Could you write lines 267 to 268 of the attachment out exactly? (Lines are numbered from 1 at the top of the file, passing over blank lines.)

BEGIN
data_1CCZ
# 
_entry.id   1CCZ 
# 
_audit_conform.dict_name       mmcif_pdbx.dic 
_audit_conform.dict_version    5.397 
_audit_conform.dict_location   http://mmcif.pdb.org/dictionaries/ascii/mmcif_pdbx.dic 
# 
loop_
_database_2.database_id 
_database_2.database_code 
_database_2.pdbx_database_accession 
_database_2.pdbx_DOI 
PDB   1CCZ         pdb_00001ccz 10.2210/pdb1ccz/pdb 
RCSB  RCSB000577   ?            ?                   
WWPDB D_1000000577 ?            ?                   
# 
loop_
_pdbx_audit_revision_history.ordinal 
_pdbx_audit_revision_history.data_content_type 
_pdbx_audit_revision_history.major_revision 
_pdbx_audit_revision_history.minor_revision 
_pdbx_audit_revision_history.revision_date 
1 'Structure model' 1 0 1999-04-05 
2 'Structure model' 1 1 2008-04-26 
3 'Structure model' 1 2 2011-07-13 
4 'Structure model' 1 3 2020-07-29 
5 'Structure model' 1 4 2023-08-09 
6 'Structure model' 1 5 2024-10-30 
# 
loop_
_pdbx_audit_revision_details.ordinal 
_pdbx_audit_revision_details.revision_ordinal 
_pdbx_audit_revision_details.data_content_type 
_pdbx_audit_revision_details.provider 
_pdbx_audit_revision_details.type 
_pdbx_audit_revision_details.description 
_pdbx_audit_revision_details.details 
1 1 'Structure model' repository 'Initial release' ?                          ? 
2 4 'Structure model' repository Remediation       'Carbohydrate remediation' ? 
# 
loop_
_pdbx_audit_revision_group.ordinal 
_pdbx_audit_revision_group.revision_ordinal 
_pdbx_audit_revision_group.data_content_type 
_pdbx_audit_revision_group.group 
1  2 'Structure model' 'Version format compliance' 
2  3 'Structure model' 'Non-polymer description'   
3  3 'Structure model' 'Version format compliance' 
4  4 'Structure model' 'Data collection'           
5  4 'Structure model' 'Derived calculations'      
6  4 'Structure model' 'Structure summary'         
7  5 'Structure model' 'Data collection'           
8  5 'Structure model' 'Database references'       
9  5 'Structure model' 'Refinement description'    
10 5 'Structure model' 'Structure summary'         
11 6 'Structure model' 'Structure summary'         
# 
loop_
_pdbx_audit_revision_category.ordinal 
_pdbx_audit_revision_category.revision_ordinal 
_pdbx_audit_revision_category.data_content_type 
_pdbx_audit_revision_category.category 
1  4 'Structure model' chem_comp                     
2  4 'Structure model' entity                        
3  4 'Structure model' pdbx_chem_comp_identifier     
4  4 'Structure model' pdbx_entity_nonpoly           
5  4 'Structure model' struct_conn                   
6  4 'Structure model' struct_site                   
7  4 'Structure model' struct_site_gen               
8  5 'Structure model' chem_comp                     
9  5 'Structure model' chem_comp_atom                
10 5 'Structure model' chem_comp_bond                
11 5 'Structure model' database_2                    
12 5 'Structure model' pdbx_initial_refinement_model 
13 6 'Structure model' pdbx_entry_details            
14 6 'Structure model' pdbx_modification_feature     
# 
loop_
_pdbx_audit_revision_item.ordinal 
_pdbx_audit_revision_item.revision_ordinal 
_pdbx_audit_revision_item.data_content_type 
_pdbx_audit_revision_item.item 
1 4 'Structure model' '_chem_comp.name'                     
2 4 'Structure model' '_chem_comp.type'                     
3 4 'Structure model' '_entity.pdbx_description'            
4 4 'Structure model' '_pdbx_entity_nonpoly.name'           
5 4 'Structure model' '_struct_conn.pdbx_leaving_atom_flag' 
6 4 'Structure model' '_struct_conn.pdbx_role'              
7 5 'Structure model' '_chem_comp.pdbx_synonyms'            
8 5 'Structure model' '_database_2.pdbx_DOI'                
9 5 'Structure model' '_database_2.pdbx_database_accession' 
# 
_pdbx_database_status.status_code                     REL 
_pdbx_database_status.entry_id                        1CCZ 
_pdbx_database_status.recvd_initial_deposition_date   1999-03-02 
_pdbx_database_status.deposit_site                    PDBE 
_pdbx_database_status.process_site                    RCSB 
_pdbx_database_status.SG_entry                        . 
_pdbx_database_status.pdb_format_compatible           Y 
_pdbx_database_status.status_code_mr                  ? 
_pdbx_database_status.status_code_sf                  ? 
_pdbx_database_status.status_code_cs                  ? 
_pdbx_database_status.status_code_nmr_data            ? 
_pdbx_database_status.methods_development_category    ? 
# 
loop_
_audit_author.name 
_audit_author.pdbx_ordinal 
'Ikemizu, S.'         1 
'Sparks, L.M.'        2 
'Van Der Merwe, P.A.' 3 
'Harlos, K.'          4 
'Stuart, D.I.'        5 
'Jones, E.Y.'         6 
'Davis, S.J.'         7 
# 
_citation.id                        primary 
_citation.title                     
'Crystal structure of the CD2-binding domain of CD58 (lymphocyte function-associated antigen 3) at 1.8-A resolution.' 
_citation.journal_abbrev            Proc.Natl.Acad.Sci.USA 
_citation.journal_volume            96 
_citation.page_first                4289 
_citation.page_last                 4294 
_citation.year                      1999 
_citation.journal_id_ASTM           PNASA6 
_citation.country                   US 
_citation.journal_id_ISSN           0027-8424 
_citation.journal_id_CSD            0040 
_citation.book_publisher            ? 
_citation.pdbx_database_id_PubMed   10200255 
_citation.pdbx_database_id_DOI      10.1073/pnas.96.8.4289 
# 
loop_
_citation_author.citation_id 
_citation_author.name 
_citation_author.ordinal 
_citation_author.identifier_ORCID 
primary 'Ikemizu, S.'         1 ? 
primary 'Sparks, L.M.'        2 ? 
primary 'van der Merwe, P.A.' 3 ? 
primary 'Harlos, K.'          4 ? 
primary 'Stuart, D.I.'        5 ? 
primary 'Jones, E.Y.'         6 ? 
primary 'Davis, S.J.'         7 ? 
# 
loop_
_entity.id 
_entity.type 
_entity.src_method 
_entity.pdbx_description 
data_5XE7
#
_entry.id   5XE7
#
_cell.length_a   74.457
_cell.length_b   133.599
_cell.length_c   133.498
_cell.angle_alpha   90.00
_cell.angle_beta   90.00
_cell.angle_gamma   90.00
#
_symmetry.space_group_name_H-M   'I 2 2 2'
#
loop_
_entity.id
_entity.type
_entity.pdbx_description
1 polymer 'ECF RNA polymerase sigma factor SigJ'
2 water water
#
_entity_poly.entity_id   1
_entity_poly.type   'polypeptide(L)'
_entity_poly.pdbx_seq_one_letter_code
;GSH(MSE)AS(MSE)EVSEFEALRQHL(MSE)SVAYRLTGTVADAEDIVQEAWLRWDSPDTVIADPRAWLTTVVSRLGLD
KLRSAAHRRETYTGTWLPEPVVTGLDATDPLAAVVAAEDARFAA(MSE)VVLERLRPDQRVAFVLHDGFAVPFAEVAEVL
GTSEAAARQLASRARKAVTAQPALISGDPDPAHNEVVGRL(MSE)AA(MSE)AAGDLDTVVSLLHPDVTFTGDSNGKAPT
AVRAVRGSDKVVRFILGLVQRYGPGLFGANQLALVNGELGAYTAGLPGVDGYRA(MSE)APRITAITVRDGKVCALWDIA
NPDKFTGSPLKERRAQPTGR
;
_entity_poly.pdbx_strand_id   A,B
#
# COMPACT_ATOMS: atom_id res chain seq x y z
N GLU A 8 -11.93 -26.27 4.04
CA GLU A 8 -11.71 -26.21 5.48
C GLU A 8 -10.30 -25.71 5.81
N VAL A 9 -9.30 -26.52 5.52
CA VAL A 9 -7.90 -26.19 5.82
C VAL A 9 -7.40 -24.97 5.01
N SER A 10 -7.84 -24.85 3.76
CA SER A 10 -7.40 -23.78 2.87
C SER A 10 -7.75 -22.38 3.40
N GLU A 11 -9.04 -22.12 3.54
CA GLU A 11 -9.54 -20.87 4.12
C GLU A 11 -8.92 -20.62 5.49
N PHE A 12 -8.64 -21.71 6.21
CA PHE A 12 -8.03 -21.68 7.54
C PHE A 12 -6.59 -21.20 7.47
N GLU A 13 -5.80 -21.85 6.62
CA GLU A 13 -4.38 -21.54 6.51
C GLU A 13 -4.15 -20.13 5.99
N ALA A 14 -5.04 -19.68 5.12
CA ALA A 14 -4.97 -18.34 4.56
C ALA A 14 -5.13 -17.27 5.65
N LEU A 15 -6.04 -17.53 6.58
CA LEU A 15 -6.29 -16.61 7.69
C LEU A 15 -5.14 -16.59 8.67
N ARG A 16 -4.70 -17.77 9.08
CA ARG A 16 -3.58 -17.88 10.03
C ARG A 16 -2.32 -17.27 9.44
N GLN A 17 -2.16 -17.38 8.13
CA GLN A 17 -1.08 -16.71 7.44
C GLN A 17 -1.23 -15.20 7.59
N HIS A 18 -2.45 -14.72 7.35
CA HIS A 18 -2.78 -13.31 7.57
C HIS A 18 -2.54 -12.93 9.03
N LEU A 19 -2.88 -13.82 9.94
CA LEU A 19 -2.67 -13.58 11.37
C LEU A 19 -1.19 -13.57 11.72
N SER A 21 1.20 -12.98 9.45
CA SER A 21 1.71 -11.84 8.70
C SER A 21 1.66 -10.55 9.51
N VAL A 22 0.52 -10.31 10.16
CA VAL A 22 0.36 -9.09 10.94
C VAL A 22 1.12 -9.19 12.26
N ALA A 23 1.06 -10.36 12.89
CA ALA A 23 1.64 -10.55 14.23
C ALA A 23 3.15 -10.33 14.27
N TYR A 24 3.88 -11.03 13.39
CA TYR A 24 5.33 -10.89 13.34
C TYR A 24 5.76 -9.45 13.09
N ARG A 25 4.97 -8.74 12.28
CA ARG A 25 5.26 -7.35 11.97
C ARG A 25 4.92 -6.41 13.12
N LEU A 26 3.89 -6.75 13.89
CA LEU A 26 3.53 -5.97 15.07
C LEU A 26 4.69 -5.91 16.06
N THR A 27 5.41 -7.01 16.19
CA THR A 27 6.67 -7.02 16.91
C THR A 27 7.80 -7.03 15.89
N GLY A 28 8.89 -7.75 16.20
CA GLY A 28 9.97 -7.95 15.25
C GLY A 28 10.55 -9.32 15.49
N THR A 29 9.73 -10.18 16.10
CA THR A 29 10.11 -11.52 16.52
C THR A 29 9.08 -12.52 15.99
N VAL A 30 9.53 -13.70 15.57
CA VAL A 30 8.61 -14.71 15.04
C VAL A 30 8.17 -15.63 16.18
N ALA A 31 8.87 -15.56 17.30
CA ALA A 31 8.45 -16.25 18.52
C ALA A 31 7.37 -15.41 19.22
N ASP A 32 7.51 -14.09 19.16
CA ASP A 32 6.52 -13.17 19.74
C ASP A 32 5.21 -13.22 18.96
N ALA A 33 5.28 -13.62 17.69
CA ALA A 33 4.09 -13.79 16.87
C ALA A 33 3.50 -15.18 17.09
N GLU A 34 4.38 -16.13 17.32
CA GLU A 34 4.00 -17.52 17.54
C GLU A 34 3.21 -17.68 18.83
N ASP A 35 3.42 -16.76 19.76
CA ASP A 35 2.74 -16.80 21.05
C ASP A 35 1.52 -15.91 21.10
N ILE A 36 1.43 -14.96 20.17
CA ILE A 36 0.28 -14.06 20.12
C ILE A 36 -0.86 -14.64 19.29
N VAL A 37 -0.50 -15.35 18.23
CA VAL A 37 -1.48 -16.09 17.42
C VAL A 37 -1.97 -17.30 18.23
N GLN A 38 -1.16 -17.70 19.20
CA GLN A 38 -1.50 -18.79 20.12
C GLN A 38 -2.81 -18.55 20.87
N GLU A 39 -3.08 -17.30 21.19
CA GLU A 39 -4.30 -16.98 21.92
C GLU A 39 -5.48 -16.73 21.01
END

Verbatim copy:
C ILE A 36 -0.86 -14.64 19.29
N VAL A 37 -0.50 -15.35 18.23